It never ceases to delight me. Raw cranberries, from pink to bright garnet, cook into a luxurious ruby red cranberry beet sauce. Of course, they’d do that without the beet, but the beet adds natural sweetness, vitamin A, and fiber. So go for it.
This one is super easy: Start with a bag of cranberries. You may even want to stock up while they’re in season. They freeze well, and your version of Ruby Red Cranberry Beet Sauce may be just the thing for livening up sandwiches and desserts in the months to come. (For more ideas, see this post on cranberries.)
I always split the bag in half, so that I can have one batch of cooked sauce and one of raw relish. Eating-wise, I identify as a grazer. I prefer a couple of bites of a lot of different stuff to one big slab of anything.
Now, you can go ahead and dump the berries, some cooking liquid, grated beet, and the sugar into the pot at once. In the picture, you don’t see beet, because it ended up being a last minute burst of inspiration.
If you choose to add minced fruit, herbs and/or spices, add those now as well. Bring the mixture to a boil, then lower the heat to a simmer for just 4-5 minutes. The cranberries audibly pop, which is sort of adorable. Don’t overcook! Mushy berries are gross.
And speaking of sugar, I recommend reverse engineering the sweetness factor. The classic proportion is 1 part sugar to 2 parts cranberries to half a part liquid. I prefer 1:4, and recommend that’s where you start—unless you really like your sugar. If you want to play it safe and do the 1:2 thing, next time, take it back a notch to 1:3. Eventually, you’ll hit on the right proportions for you. And just because you are adding a sweetener, you’re not undoing the benefits of the cranberries; the sauce will just be less nutritionally dense than the berry on its own. Save a handful of raw berries to throw in your smoothie, and you’ll be good to go.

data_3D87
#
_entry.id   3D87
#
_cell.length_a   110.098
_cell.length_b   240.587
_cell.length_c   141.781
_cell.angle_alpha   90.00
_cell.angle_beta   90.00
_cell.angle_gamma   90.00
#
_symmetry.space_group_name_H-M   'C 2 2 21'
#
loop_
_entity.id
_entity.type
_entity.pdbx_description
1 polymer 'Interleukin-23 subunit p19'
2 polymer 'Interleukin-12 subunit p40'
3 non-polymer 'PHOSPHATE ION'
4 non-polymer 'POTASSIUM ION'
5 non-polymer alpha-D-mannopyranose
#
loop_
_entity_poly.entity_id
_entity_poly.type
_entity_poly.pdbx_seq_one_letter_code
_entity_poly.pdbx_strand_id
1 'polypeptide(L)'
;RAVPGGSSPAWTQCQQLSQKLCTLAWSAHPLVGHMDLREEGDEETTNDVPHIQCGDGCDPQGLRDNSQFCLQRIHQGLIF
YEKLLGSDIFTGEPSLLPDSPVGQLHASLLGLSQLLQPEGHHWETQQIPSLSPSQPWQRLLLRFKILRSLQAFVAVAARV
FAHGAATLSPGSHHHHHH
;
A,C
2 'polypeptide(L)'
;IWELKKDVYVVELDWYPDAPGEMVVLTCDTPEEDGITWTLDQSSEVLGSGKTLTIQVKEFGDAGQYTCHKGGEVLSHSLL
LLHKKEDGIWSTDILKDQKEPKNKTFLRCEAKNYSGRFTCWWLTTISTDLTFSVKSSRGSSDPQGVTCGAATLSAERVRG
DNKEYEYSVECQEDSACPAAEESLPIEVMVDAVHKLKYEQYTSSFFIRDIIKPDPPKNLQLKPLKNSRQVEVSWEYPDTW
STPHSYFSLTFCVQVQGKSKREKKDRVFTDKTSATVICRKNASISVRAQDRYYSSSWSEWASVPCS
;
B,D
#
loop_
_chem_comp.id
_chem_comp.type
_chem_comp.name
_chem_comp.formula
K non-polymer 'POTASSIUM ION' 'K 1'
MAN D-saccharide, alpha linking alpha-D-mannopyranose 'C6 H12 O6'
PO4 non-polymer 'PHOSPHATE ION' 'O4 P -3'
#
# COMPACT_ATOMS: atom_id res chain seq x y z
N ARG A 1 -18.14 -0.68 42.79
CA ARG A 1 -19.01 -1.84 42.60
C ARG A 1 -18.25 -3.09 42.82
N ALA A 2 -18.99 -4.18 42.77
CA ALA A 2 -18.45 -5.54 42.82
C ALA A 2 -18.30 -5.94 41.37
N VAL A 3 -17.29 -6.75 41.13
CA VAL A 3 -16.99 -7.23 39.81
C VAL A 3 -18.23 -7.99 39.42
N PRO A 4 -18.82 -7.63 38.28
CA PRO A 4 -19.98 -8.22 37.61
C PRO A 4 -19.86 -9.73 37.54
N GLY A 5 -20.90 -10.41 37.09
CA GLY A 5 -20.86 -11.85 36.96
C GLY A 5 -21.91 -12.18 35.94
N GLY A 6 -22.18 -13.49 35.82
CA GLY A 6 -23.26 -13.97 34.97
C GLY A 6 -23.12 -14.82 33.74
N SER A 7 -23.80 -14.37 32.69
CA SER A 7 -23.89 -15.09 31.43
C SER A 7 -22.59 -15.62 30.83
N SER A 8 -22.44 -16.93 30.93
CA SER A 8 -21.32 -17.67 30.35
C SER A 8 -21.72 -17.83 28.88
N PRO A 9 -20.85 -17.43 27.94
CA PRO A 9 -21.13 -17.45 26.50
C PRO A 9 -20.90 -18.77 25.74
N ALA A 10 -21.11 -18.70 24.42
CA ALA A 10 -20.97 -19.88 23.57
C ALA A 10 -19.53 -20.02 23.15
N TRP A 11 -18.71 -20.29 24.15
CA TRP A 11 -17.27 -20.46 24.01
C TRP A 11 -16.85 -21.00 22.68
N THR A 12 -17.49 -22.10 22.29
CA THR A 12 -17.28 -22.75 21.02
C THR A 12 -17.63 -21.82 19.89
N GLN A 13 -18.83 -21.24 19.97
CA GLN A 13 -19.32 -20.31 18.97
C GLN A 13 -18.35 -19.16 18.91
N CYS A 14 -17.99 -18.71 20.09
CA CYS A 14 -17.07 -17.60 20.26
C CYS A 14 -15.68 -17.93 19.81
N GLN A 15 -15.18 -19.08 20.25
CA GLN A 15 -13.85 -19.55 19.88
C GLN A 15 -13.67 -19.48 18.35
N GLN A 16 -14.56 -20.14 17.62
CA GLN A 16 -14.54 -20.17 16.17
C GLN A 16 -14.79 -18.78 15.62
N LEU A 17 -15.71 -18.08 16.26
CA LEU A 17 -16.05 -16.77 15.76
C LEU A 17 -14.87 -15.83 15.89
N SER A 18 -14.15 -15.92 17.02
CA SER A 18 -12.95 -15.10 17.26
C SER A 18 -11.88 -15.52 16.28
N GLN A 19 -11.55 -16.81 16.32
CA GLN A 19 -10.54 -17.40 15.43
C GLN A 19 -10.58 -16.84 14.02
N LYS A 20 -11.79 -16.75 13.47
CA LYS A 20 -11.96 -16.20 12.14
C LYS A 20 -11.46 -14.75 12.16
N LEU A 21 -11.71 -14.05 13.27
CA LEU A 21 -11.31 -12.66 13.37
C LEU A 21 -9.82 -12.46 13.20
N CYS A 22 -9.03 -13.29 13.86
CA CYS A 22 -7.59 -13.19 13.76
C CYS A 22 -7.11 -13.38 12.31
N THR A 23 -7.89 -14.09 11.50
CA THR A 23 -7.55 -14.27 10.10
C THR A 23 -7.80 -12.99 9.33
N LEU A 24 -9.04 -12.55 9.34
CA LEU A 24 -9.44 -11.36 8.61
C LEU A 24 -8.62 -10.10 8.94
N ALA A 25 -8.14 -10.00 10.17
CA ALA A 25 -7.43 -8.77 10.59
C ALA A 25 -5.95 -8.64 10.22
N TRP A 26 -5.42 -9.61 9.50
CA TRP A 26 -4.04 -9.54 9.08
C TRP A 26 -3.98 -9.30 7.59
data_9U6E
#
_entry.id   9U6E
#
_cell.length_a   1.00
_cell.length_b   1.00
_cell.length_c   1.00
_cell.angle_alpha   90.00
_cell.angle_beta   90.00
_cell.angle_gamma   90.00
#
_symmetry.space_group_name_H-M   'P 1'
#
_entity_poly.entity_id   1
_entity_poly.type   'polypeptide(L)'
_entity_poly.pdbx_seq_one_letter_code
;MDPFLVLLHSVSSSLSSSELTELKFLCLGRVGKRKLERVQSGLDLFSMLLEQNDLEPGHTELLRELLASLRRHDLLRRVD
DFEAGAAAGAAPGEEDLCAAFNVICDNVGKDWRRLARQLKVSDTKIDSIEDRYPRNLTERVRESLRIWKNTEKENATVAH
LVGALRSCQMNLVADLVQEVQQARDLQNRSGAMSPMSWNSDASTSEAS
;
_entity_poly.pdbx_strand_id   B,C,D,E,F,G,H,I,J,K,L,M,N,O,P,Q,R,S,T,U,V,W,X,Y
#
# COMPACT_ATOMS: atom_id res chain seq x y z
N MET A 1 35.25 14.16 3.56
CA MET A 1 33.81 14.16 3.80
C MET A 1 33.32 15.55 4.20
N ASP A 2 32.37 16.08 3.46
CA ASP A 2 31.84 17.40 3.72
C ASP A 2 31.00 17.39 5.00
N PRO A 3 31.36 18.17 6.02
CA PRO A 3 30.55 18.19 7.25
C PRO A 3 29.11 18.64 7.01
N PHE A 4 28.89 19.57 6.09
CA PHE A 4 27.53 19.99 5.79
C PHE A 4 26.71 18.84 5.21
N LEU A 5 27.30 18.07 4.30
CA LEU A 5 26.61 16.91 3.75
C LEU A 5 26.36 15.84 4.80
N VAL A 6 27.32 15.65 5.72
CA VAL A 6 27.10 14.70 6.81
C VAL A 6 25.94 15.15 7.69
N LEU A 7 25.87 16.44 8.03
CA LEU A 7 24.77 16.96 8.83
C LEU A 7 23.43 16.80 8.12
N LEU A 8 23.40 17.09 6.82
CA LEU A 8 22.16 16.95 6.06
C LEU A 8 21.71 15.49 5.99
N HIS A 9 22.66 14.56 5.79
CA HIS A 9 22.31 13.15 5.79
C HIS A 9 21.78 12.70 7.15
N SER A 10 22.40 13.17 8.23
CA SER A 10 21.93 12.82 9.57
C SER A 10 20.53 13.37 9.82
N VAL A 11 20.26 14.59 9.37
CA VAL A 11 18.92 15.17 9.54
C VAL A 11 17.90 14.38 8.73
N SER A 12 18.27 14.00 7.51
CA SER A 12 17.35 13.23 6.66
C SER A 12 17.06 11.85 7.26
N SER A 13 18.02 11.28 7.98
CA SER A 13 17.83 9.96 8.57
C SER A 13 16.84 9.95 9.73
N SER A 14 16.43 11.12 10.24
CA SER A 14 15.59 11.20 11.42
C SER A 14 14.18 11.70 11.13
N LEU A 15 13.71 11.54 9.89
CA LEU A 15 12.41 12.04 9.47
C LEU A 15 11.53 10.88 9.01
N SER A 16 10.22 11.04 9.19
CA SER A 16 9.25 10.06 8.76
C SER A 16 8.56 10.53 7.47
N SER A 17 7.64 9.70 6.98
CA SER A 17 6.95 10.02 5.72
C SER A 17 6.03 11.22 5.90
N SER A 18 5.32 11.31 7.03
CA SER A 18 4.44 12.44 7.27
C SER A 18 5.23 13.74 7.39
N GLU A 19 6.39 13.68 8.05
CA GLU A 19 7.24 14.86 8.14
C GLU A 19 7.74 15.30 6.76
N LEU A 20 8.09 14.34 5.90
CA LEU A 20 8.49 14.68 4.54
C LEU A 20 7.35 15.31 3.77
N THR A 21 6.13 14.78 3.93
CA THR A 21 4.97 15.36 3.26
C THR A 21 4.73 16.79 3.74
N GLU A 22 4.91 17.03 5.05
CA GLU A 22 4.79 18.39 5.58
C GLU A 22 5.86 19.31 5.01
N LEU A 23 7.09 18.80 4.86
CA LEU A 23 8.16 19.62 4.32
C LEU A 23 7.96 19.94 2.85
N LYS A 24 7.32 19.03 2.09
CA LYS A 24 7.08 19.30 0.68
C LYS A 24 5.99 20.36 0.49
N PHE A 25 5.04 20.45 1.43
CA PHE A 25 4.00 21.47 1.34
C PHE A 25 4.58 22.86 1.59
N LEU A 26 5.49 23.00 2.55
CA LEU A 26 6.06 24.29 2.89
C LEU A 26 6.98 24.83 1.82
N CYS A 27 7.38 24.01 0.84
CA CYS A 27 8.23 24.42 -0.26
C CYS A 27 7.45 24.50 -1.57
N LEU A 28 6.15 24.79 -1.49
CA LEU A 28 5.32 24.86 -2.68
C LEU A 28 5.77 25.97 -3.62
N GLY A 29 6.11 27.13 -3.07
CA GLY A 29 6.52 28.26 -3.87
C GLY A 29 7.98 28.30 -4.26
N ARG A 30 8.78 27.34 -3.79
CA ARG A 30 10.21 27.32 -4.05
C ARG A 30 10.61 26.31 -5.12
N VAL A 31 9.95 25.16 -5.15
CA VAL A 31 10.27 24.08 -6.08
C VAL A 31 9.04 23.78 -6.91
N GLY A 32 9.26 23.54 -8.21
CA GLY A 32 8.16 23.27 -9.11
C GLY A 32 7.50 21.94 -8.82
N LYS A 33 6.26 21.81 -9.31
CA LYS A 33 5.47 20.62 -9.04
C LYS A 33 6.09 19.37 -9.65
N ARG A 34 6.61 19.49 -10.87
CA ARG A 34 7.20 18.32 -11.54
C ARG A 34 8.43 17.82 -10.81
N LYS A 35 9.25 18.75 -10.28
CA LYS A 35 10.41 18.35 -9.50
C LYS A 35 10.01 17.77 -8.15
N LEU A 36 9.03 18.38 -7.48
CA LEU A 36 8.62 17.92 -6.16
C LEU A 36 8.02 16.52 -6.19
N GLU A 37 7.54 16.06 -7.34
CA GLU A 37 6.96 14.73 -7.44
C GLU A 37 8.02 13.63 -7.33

If, on the other hand, you boldly go ahead with the 1:4 proportion and the sauce isn’t sweet enough, don’t add granulated sugar to the finished product; the crystals won’t dissolve. Instead, pour in a little maple syrup or agave, or even add a drop of Stevia until you get where you need to be.
Ruby Red Cranberry Beet Sauce can be made up to 5 days ahead. Leftovers can be frozen. Use instead of jam on your morning toast or for a completely amazing cream cheese or nut butter sandwich.